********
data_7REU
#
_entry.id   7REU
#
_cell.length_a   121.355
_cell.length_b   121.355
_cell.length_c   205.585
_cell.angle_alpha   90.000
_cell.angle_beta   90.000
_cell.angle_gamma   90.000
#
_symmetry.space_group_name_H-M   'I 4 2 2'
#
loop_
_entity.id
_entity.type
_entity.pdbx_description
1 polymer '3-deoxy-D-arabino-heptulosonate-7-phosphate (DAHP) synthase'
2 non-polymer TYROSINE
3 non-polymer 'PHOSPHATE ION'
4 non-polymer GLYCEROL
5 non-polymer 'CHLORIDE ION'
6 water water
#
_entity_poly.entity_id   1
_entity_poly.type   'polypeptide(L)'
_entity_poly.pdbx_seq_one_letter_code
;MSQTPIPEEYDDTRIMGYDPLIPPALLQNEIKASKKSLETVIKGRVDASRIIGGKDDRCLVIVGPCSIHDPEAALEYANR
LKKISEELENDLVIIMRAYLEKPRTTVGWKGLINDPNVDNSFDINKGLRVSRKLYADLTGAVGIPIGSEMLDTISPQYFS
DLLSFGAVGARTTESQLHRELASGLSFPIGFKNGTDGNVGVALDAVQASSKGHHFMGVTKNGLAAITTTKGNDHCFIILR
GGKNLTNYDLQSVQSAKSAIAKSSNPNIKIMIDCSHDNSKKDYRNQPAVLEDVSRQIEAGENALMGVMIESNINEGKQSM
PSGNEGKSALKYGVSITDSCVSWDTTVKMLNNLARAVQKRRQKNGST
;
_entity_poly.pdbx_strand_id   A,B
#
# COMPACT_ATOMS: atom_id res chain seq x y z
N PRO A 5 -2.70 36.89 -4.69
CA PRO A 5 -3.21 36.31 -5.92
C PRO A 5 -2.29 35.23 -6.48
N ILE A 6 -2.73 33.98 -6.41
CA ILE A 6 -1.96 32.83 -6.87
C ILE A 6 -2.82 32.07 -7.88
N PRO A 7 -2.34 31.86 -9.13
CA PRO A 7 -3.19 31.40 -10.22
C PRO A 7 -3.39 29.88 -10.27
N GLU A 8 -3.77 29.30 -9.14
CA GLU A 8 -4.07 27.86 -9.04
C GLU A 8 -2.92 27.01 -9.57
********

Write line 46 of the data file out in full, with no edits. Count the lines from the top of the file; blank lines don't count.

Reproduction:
N GLU A 8 -3.77 29.30 -9.14